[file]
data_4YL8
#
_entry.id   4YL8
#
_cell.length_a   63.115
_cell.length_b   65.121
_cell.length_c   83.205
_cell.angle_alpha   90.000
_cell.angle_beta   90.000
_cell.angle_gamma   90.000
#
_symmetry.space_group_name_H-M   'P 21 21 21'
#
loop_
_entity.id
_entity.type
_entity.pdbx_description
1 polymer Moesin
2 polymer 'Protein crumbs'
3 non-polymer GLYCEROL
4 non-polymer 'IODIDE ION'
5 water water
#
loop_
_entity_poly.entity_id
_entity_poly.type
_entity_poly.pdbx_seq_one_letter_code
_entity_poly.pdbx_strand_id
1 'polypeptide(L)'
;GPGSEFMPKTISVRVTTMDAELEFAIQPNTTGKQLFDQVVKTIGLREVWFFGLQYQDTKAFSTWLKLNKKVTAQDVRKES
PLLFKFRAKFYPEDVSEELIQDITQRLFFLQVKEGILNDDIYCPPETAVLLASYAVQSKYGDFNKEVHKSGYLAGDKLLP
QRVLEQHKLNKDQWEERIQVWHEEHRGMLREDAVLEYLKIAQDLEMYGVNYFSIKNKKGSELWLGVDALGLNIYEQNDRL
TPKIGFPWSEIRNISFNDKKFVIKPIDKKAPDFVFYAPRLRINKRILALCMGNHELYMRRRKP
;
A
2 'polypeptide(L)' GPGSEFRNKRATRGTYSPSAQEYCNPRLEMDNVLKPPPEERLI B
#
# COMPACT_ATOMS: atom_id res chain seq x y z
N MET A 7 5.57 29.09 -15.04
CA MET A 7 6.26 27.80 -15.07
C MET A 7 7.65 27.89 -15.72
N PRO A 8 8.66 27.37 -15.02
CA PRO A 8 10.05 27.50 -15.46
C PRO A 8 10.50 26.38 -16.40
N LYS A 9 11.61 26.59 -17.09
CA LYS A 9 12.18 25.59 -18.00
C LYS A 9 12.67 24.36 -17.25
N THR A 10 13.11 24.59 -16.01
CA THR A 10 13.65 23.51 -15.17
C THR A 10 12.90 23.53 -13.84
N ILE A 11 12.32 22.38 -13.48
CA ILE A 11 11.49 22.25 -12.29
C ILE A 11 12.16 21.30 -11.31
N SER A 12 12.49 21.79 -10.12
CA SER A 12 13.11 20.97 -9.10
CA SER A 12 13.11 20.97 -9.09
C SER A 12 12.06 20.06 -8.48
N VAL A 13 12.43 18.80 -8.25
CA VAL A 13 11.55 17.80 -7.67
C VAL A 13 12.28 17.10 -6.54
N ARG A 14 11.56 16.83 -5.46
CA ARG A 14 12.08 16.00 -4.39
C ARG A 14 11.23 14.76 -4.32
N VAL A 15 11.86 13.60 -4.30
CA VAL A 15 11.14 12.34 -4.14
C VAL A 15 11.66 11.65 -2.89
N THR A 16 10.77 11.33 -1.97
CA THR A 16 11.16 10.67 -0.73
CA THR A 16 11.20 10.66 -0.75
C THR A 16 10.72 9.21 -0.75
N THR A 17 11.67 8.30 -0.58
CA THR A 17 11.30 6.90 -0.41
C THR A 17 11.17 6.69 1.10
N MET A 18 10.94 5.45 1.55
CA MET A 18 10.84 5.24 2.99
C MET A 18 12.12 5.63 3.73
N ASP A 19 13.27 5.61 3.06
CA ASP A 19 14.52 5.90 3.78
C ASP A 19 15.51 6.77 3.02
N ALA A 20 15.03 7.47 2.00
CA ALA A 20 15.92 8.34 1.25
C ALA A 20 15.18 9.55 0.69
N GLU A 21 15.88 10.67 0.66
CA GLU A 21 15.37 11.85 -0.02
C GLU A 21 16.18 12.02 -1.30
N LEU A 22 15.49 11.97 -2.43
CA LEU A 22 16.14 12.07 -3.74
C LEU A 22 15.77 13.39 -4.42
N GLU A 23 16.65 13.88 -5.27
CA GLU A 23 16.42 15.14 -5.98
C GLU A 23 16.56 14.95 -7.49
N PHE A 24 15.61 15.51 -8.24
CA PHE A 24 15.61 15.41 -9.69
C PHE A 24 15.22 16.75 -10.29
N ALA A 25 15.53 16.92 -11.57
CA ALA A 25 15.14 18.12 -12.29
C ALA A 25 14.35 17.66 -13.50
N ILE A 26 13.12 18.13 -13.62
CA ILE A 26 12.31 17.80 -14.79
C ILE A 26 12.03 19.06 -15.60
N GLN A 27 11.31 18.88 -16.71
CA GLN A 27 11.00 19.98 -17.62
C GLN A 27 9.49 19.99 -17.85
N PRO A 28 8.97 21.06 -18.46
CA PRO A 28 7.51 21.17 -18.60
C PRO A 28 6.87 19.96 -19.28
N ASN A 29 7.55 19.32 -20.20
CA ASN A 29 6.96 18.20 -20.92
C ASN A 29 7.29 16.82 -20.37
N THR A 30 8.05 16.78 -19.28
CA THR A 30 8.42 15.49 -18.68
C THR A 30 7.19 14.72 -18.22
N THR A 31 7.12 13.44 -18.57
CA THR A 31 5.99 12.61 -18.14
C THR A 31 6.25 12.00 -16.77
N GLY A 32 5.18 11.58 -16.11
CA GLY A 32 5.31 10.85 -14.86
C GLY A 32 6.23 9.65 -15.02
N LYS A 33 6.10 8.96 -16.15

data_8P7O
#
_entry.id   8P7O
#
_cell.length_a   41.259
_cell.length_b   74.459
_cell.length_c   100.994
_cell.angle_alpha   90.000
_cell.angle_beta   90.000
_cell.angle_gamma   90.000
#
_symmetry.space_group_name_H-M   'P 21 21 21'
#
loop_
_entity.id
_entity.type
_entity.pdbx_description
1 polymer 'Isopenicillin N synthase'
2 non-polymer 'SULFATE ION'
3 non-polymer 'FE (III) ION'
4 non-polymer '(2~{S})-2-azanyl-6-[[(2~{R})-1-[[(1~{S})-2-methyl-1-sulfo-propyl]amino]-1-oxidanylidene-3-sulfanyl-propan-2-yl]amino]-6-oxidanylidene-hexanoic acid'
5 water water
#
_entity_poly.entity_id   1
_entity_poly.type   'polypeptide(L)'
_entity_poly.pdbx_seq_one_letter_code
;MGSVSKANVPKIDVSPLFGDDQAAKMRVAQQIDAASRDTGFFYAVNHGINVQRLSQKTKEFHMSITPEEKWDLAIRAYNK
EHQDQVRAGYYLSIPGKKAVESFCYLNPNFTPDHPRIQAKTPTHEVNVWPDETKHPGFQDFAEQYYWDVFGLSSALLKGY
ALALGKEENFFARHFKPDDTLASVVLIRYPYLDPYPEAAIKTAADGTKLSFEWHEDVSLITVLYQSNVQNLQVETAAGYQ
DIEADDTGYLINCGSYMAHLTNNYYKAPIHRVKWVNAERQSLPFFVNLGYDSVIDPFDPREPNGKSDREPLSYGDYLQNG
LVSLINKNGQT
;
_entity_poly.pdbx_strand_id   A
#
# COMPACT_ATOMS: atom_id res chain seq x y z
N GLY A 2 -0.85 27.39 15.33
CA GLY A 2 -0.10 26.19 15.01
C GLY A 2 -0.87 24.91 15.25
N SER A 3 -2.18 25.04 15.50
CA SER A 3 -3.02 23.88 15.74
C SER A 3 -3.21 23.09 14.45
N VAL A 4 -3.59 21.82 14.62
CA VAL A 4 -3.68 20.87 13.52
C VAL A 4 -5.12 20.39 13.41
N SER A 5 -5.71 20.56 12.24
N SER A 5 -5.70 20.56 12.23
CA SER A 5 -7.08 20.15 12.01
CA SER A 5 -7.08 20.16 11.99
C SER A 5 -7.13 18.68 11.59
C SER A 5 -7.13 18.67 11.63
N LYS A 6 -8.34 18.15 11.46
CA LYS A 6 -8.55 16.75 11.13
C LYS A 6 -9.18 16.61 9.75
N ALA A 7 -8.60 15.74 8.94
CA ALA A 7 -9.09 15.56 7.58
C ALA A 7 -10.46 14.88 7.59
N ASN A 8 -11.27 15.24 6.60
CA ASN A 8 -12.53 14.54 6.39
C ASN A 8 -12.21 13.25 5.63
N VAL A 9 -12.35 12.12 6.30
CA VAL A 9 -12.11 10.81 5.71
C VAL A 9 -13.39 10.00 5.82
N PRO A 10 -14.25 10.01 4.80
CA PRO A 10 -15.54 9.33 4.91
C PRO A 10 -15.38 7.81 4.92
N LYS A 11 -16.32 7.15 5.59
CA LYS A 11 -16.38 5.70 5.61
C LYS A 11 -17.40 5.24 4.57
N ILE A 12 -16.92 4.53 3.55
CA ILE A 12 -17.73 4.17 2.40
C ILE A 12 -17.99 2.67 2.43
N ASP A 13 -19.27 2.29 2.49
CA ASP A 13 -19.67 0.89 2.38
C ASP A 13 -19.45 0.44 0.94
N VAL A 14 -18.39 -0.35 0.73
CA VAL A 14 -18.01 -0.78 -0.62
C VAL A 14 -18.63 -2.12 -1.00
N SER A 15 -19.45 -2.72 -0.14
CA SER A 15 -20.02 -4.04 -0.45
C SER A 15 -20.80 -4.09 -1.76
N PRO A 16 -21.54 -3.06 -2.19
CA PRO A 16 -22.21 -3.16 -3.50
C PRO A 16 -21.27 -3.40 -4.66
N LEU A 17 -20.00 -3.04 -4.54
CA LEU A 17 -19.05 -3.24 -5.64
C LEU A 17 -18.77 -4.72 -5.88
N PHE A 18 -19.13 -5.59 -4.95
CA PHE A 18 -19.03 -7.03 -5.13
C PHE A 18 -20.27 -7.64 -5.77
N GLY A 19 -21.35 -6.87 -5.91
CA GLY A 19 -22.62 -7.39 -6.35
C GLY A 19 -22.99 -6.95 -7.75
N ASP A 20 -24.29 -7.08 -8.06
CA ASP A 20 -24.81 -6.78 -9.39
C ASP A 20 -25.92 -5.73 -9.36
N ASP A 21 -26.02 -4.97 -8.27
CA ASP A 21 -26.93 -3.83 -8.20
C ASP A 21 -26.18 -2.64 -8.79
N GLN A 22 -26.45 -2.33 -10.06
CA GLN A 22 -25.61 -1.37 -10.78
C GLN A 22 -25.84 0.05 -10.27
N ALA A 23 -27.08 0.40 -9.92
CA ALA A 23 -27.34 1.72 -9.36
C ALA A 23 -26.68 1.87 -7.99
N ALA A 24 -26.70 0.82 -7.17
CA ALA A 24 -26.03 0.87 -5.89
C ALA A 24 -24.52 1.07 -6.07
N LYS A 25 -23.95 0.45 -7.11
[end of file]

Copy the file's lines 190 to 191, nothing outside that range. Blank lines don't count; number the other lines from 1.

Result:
C ILE A 12 -17.99 2.67 2.43
N ASP A 13 -19.27 2.29 2.49